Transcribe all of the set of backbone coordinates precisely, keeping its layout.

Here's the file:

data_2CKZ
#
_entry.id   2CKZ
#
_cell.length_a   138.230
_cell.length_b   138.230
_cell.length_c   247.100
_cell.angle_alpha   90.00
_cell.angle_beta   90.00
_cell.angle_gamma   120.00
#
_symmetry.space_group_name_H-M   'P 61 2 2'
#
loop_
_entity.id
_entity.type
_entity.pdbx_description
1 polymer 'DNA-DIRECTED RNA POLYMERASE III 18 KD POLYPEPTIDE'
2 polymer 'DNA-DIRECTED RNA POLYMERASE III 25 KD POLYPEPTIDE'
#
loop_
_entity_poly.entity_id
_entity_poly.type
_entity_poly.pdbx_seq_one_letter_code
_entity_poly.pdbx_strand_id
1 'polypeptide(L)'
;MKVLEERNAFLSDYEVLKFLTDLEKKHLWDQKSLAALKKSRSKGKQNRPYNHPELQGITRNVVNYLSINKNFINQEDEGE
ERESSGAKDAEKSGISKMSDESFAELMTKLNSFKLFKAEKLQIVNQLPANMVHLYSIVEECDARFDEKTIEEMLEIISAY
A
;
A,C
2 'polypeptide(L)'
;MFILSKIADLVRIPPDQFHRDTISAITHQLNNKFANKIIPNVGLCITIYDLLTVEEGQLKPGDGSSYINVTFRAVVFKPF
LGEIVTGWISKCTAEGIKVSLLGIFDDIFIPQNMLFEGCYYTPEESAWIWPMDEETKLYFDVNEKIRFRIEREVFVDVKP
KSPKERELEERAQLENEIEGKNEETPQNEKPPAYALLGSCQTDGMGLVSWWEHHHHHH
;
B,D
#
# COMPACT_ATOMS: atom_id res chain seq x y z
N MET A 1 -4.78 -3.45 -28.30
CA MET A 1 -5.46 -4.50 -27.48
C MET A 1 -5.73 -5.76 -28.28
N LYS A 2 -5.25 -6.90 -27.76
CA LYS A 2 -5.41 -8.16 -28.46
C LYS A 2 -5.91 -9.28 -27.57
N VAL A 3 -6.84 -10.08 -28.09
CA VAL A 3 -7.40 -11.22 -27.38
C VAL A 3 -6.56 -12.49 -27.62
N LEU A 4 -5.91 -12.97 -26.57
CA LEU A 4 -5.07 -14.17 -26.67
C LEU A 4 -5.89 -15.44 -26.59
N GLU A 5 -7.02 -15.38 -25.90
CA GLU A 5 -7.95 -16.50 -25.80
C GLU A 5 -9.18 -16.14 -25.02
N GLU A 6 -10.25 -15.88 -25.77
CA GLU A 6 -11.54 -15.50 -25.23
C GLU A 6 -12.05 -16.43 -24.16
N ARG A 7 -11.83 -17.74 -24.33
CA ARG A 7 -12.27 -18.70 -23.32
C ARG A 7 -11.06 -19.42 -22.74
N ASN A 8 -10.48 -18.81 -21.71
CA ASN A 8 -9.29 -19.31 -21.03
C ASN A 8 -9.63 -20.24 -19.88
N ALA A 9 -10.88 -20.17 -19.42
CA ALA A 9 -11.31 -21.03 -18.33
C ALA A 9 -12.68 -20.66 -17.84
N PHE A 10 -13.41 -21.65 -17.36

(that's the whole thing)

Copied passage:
data_2CKZ
#
_entry.id   2CKZ
#
_cell.length_a   138.230
_cell.length_b   138.230
_cell.length_c   247.100
_cell.angle_alpha   90.00
_cell.angle_beta   90.00
_cell.angle_gamma   120.00
#
_symmetry.space_group_name_H-M   'P 61 2 2'
#
loop_
_entity.id
_entity.type
_entity.pdbx_description
1 polymer 'DNA-DIRECTED RNA POLYMERASE III 18 KD POLYPEPTIDE'
2 polymer 'DNA-DIRECTED RNA POLYMERASE III 25 KD POLYPEPTIDE'
#
loop_
_entity_poly.entity_id
_entity_poly.type
_entity_poly.pdbx_seq_one_letter_code
_entity_poly.pdbx_strand_id
1 'polypeptide(L)'
;MKVLEERNAFLSDYEVLKFLTDLEKKHLWDQKSLAALKKSRSKGKQNRPYNHPELQGITRNVVNYLSINKNFINQEDEGE
ERESSGAKDAEKSGISKMSDESFAELMTKLNSFKLFKAEKLQIVNQLPANMVHLYSIVEECDARFDEKTIEEMLEIISAY
A
;
A,C
2 'polypeptide(L)'
;MFILSKIADLVRIPPDQFHRDTISAITHQLNNKFANKIIPNVGLCITIYDLLTVEEGQLKPGDGSSYINVTFRAVVFKPF
LGEIVTGWISKCTAEGIKVSLLGIFDDIFIPQNMLFEGCYYTPEESAWIWPMDEETKLYFDVNEKIRFRIEREVFVDVKP
KSPKERELEERAQLENEIEGKNEETPQNEKPPAYALLGSCQTDGMGLVSWWEHHHHHH
;
B,D
#
# COMPACT_ATOMS: atom_id res chain seq x y z
N MET A 1 -4.78 -3.45 -28.30
CA MET A 1 -5.46 -4.50 -27.48
C MET A 1 -5.73 -5.76 -28.28
N LYS A 2 -5.25 -6.90 -27.76
CA LYS A 2 -5.41 -8.16 -28.46
C LYS A 2 -5.91 -9.28 -27.57
N VAL A 3 -6.84 -10.08 -28.09
CA VAL A 3 -7.40 -11.22 -27.38
C VAL A 3 -6.56 -12.49 -27.62
N LEU A 4 -5.91 -12.97 -26.57
CA LEU A 4 -5.07 -14.17 -26.67
C LEU A 4 -5.89 -15.44 -26.59
N GLU A 5 -7.02 -15.38 -25.90
CA GLU A 5 -7.95 -16.50 -25.80
C GLU A 5 -9.18 -16.14 -25.02
N GLU A 6 -10.25 -15.88 -25.77
CA GLU A 6 -11.54 -15.50 -25.23
C GLU A 6 -12.05 -16.43 -24.16
N ARG A 7 -11.83 -17.74 -24.33
CA ARG A 7 -12.27 -18.70 -23.32
C ARG A 7 -11.06 -19.42 -22.74
N ASN A 8 -10.48 -18.81 -21.71
CA ASN A 8 -9.29 -19.31 -21.03
C ASN A 8 -9.63 -20.24 -19.88
N ALA A 9 -10.88 -20.17 -19.42
CA ALA A 9 -11.31 -21.03 -18.33
C ALA A 9 -12.68 -20.66 -17.84
N PHE A 10 -13.41 -21.65 -17.36